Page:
Detroit

This Bar Banned All Irish People on St. Patrick's Day as a Social Experiment

The bouncer at the pop-up told people wearing green that the Irish were “lower-class citizens” who would “steal your jobs."

Jelisa Castrodale

Photo via Flickr user Will Murphy

If there’s anything that ridiculously drunk people love on St. Patrick’s Day, it’s holding a friend’s green feather boa while she throws up on a sidewalk, ordering cocktails with names that should’ve been retired, and social experiments. At one nondescript pub in Detroit, anyone in an “IRISH AS FUCK” t-shirt was subject to the latter, which explains why the bouncer got flipped off by a dude in a glittery bowler hat.

Dan Margulis rented an empty storefront between two bars on Detroit’s Michigan Avenue, named it the “No Irish Bar,” and hung “No Irish Need Apply” signs in the windows, right beside a few “No Shamrocks” symbols. He told the Detroit Free Press that the idea was to remind people who pretended to be Irish for a day about what life was really like for Irish immigrants in the 19th century.

“On a day when everyone is proclaiming solidarity with an immigrant group [...] we wanted them to feel what it was like to be treated like an Irish immigrant [...] years ago in this country,” Margulis told the Freep. “Hopefully that would get them to think about the way we treat current immigrant groups.”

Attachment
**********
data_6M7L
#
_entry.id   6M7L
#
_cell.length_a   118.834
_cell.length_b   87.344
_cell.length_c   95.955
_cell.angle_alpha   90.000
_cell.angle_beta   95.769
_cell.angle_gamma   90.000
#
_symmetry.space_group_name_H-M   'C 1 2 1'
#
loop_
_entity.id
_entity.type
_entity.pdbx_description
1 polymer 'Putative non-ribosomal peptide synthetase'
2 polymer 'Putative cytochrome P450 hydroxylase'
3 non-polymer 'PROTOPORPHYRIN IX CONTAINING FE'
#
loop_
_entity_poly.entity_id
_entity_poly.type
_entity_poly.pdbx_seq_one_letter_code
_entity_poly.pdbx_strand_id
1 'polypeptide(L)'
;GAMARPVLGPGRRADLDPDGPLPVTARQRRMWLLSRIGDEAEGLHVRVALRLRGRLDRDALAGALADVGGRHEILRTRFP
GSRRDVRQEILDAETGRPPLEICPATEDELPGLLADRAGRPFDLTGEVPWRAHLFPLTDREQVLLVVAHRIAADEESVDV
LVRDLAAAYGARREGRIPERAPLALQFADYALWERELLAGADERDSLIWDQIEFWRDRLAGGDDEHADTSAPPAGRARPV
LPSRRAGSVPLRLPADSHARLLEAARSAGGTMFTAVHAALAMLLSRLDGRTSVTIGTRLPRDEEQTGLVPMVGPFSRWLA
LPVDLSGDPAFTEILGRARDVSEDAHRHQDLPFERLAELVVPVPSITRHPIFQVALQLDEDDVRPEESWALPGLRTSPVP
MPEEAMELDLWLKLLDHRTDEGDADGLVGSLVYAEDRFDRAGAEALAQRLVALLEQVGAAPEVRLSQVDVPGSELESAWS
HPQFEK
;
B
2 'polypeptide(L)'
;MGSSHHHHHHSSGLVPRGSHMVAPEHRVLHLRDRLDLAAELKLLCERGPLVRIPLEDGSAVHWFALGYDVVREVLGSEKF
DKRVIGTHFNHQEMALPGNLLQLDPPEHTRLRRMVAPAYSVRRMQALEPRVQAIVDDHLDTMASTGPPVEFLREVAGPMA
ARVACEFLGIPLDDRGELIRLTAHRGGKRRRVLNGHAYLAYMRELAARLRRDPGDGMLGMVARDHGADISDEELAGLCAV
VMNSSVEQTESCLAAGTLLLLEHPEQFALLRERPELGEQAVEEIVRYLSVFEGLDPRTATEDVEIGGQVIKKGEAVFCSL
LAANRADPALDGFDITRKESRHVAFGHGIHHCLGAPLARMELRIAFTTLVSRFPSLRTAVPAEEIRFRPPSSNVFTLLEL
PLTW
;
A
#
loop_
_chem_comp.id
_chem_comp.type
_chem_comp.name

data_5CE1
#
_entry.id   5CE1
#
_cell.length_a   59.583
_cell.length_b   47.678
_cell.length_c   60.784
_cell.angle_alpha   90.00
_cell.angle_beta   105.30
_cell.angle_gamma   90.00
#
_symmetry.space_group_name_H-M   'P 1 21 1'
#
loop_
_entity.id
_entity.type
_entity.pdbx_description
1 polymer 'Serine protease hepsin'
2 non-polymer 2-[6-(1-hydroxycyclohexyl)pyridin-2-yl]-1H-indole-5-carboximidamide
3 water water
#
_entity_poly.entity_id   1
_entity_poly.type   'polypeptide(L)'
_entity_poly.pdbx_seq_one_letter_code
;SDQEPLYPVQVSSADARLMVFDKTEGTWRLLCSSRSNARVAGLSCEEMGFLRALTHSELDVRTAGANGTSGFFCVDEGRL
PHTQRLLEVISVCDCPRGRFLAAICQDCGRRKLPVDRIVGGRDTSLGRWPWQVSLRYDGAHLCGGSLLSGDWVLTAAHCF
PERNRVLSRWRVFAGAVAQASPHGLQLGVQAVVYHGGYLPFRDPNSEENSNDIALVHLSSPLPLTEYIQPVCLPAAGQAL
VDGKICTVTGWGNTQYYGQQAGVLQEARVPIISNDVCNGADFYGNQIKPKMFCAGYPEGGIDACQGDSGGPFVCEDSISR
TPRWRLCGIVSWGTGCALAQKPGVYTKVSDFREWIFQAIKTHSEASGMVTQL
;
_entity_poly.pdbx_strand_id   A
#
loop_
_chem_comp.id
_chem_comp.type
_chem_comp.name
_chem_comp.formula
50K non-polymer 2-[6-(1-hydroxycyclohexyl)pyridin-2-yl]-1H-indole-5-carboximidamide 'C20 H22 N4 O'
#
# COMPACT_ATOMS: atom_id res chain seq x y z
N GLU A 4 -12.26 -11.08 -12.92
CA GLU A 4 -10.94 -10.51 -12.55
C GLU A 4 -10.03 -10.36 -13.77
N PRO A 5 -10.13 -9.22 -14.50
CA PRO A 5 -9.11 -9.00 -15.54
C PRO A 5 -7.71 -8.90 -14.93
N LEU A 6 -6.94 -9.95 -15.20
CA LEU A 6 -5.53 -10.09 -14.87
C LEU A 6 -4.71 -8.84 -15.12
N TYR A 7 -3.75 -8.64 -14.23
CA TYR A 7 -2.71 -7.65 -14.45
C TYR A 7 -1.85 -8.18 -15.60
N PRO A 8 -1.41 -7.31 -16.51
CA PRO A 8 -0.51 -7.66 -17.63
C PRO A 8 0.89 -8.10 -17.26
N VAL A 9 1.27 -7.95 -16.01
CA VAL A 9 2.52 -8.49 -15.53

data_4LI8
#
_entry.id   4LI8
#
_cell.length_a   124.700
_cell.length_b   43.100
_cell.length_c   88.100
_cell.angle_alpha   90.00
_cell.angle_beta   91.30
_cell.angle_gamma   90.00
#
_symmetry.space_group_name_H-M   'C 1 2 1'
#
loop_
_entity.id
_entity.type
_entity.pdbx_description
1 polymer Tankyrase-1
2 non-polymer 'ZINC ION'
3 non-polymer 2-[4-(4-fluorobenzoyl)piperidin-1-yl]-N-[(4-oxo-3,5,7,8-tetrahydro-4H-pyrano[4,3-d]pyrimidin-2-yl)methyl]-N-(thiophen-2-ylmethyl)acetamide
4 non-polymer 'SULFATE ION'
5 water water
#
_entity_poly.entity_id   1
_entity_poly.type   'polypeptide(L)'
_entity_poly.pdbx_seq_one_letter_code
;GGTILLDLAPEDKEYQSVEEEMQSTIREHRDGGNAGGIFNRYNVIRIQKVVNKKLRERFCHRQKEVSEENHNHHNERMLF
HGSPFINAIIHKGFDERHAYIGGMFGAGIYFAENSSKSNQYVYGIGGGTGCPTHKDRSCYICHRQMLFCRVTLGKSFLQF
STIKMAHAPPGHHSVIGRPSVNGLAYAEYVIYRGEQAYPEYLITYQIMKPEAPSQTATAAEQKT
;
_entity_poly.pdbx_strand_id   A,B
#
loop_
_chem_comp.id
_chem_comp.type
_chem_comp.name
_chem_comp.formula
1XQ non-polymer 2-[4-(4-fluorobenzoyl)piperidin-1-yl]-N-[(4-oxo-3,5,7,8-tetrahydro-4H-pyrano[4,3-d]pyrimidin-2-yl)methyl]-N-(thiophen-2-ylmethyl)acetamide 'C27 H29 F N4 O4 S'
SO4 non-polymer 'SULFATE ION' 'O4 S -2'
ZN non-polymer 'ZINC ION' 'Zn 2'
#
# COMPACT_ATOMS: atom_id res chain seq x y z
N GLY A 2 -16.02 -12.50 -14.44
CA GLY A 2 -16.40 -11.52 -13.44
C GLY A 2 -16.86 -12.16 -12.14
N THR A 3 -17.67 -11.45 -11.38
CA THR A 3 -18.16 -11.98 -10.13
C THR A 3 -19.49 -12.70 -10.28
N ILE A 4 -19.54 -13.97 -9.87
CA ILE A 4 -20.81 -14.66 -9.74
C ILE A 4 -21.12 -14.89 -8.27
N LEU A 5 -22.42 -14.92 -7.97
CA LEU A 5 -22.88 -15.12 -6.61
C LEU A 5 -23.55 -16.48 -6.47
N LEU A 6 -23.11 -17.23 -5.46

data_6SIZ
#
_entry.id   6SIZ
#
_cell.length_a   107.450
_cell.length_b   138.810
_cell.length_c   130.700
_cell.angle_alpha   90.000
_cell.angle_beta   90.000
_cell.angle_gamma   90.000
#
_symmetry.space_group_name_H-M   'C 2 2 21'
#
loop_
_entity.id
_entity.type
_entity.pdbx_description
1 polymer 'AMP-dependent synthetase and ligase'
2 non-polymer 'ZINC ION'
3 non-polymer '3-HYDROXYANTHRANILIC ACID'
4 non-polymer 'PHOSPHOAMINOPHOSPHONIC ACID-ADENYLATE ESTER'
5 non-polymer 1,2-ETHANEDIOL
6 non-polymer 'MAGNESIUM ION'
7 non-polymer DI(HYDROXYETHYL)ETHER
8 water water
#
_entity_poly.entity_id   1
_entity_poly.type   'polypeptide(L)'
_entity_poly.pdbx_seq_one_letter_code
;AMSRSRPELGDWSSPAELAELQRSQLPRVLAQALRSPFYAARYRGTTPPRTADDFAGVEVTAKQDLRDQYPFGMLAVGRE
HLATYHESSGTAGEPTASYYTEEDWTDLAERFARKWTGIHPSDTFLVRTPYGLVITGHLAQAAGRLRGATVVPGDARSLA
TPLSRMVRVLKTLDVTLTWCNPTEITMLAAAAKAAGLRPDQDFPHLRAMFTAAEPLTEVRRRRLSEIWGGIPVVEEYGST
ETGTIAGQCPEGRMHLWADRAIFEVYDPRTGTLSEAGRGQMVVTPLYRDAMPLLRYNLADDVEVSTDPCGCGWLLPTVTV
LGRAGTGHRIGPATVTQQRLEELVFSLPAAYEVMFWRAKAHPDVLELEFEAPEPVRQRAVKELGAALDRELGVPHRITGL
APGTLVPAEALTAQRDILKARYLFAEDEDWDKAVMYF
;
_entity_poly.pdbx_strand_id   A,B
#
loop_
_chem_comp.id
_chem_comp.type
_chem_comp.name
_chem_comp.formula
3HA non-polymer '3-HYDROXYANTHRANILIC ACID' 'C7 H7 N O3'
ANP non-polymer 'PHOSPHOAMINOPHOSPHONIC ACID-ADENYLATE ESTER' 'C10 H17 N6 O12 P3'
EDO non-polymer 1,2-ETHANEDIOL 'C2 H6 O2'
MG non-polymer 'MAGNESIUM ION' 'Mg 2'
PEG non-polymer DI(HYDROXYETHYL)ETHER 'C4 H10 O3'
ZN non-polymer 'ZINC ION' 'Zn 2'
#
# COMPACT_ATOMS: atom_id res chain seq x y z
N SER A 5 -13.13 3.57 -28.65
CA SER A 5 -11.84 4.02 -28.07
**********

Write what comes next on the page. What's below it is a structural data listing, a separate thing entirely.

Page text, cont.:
It also made people consider punching his bouncer, Bill Ryan, in the face. Ryan was given the task of sitting outside the pub, telling anyone wearing green that the Irish were “lower-class citizens,” that they would “steal your jobs,” and that “immigrants are destroying this country.” (Ryan is now probably being considered for a role in the White House).

Margulis said that if people got too mad about the Irish being slandered, then they were given a brochure explaining what the pub was trying to accomplish. “Our goal wasn't to make people mad,” he said. “It was to make people think."

Although the premise of the No Irish Pub might’ve been harder to swallow than that sixth Baby Guinness shot, it was historically accurate. In the mid-1800s, thousands of Irish citizens fled the barren fields and British apathy that could both starve them to death if they stayed in their own country. They were largely welcomed to the United States with anti-Catholic and anti-immigrant sentiment that stereotyped them as lazy and stupid. (One of the predominant political parties at the time, colloquially called the No-Nothings, rallied under the motto “Americans Must Rule America!,” pushed the Bible into public schools, deported the Irish for being a drain on public resources, and generally made things difficult for immigrants. Yes, we were doomed to repeat all that).

That feeling of disgraceful déjà vu is what prompted Margulis to set up the No Irish Pub in the first place. “The general sentiment (is) that we're becoming more and more anti-immigrant," he said. "As we got closer to a day that celebrates immigrants, I thought if those two things collided, I thought maybe it’s a way to get people to think about how we act today.”

A lot of people probably woke up on Sunday wearing still-blinking shamrock headbands, wondering whether it was a pro or a con that they couldn’t remember anything from the day before. But hopefully, the drinkers who weren’t allowed in the No Irish Pub got a history lesson that they won’t forget.